The relationship between Self-efficacy, Self-Esteem, Social Anxiety, Life Satisfaction and Social Networking among college students

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McGrath, Ciara
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BA (Hons) in Psychology
Dublin Business School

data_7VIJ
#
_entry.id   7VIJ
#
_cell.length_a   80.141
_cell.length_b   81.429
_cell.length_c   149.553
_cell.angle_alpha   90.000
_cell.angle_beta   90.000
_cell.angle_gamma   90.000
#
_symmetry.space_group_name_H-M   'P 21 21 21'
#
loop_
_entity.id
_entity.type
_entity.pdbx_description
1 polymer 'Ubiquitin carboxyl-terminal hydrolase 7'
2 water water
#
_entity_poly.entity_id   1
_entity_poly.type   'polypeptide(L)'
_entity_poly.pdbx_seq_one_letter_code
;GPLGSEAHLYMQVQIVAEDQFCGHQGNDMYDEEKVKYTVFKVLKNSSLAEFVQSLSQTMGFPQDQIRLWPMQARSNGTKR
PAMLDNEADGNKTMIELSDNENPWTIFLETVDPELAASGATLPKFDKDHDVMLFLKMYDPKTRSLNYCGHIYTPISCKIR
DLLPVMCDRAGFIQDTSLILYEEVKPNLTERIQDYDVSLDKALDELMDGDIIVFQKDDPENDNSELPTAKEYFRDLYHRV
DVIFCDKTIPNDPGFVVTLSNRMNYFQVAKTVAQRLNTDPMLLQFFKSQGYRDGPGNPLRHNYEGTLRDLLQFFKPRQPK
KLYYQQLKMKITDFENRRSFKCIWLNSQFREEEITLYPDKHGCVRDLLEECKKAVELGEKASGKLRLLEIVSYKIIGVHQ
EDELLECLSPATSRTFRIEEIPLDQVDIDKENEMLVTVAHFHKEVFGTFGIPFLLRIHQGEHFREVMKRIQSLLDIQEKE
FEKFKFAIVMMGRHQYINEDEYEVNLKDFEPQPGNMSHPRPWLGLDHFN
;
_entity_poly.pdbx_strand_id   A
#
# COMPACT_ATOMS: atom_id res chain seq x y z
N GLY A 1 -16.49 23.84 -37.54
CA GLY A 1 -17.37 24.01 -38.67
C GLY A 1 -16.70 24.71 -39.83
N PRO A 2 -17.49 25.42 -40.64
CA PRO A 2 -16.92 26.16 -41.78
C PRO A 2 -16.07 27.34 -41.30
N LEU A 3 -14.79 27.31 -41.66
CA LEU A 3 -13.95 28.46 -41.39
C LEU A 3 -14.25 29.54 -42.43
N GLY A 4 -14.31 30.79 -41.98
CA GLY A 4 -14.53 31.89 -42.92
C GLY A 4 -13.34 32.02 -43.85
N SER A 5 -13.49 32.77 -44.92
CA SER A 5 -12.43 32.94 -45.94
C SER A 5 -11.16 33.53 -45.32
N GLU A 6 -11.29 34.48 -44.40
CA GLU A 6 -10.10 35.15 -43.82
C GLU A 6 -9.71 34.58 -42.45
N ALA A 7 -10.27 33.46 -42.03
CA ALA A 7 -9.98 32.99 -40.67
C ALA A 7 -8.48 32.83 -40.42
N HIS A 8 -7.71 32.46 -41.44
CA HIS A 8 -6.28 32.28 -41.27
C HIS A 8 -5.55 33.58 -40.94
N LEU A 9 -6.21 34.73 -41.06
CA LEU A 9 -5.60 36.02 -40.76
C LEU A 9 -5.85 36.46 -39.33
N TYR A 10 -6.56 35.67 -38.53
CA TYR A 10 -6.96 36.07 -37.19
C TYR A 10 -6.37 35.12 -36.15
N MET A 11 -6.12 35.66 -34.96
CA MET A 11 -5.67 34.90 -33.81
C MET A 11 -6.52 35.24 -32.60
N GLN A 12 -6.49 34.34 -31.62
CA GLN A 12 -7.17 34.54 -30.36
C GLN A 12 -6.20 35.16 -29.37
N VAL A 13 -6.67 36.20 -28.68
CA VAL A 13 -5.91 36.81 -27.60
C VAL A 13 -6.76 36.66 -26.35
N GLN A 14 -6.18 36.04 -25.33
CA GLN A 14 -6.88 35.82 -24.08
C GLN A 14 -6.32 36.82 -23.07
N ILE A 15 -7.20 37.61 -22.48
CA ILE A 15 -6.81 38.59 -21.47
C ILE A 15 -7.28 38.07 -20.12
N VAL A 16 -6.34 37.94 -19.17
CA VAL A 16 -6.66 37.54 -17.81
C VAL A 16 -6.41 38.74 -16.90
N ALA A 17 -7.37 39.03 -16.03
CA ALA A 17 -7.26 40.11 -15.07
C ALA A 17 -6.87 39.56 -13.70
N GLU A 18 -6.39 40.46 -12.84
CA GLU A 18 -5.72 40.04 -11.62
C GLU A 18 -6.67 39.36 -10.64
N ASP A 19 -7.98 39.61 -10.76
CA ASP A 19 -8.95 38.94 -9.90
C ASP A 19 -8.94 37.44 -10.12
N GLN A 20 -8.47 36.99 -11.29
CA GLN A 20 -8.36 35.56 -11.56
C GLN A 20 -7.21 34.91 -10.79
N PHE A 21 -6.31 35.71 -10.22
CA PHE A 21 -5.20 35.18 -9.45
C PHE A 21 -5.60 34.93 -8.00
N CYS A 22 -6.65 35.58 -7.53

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Social networking sites are used by millions of people worldwide on a day to day basis. This study explores self-efficacy, self-esteem, social anxiety, life satisfaction and social networking among college students. All participants selected (male = 24, female = 61, N = 85) met the criteria for participating in this study. In addition to answering demographical questions, participants were rated on the General Self-efficacy scale (GSE) (Schwarzer & Jerusalem, 1995), Social Anxiety Scale for Adults (SAQ-A30) (Caballo et al., 2010), The Satisfaction with Life scale (SWLS) (Diener et al., 1985) and Rosenberg Self-esteem Scale (RSE) (Rosenberg, 1965). Results showed a relationship between time spent on social networking sites (“SNS”s) per day, social anxiety, satisfaction of life and self-esteem. There was a relationship between self-efficacy and satisfaction with life and social anxiety. Those students who meet their friends face to face showed to have high levels of self-esteem showing a positive correlation. In addition there was no significant correlation found between satisfaction with life and age. Suggestions for limitations and further directions were discussed.